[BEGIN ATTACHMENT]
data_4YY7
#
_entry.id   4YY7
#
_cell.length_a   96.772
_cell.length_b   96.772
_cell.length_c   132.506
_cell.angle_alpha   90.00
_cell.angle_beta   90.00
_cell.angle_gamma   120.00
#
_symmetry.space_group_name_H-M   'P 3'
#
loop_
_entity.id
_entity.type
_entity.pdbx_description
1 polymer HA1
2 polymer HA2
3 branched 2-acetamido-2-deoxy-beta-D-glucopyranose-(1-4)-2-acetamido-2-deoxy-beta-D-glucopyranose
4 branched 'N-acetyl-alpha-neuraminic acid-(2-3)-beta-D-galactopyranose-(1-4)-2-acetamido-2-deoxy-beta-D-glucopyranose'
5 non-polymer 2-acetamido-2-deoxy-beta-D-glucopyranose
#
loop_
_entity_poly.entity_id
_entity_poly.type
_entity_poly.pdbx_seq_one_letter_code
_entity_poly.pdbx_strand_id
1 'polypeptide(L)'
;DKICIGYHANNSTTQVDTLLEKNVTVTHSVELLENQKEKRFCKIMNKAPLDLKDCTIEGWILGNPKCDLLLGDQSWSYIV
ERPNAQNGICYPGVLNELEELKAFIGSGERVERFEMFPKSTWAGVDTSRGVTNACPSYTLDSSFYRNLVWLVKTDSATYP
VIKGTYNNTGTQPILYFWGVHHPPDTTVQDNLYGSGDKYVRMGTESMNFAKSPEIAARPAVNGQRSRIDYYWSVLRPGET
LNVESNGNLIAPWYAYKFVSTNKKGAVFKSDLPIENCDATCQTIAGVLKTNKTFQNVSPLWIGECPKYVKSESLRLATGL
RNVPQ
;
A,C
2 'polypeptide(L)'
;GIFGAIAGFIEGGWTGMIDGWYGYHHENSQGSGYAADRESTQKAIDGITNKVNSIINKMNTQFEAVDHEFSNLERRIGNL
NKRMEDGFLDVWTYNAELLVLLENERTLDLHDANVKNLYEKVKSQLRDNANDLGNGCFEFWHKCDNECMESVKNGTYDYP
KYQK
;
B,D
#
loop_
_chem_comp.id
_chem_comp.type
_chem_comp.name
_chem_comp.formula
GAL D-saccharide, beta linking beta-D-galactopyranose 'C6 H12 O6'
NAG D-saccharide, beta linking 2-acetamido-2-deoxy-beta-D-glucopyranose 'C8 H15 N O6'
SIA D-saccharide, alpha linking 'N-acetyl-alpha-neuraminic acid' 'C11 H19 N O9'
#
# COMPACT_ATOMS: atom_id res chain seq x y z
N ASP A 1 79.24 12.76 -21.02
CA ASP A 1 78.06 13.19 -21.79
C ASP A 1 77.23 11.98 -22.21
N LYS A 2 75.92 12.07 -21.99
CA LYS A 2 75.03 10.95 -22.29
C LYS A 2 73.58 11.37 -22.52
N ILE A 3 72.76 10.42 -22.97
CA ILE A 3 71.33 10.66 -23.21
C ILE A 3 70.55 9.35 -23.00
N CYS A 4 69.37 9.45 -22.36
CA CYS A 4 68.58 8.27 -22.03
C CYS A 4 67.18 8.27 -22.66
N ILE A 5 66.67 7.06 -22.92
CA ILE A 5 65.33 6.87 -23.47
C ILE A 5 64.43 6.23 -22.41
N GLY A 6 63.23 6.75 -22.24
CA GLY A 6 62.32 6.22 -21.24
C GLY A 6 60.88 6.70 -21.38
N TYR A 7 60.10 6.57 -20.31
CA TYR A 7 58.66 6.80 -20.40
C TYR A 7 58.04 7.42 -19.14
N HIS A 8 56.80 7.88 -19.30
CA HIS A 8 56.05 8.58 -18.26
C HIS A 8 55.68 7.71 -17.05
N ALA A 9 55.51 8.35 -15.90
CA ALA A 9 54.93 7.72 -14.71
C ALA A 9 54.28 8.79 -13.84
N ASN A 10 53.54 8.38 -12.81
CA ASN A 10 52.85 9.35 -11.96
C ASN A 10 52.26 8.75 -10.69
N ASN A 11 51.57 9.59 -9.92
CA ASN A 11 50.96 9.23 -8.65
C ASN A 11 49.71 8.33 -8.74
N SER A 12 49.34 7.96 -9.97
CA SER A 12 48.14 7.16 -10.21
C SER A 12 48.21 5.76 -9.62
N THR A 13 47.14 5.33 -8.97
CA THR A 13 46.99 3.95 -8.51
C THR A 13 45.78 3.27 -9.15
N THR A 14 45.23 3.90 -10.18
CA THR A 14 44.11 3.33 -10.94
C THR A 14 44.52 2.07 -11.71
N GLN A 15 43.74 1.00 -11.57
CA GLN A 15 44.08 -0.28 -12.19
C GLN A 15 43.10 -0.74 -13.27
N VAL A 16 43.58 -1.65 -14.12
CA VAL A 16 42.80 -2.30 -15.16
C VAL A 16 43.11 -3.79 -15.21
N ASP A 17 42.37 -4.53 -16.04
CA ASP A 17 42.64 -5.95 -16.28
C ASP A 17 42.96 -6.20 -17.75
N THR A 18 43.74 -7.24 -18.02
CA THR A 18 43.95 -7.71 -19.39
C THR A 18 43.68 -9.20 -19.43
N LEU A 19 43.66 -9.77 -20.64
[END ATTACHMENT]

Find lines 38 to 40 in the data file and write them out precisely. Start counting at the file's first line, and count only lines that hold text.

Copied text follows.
;GIFGAIAGFIEGGWTGMIDGWYGYHHENSQGSGYAADRESTQKAIDGITNKVNSIINKMNTQFEAVDHEFSNLERRIGNL
NKRMEDGFLDVWTYNAELLVLLENERTLDLHDANVKNLYEKVKSQLRDNANDLGNGCFEFWHKCDNECMESVKNGTYDYP
KYQK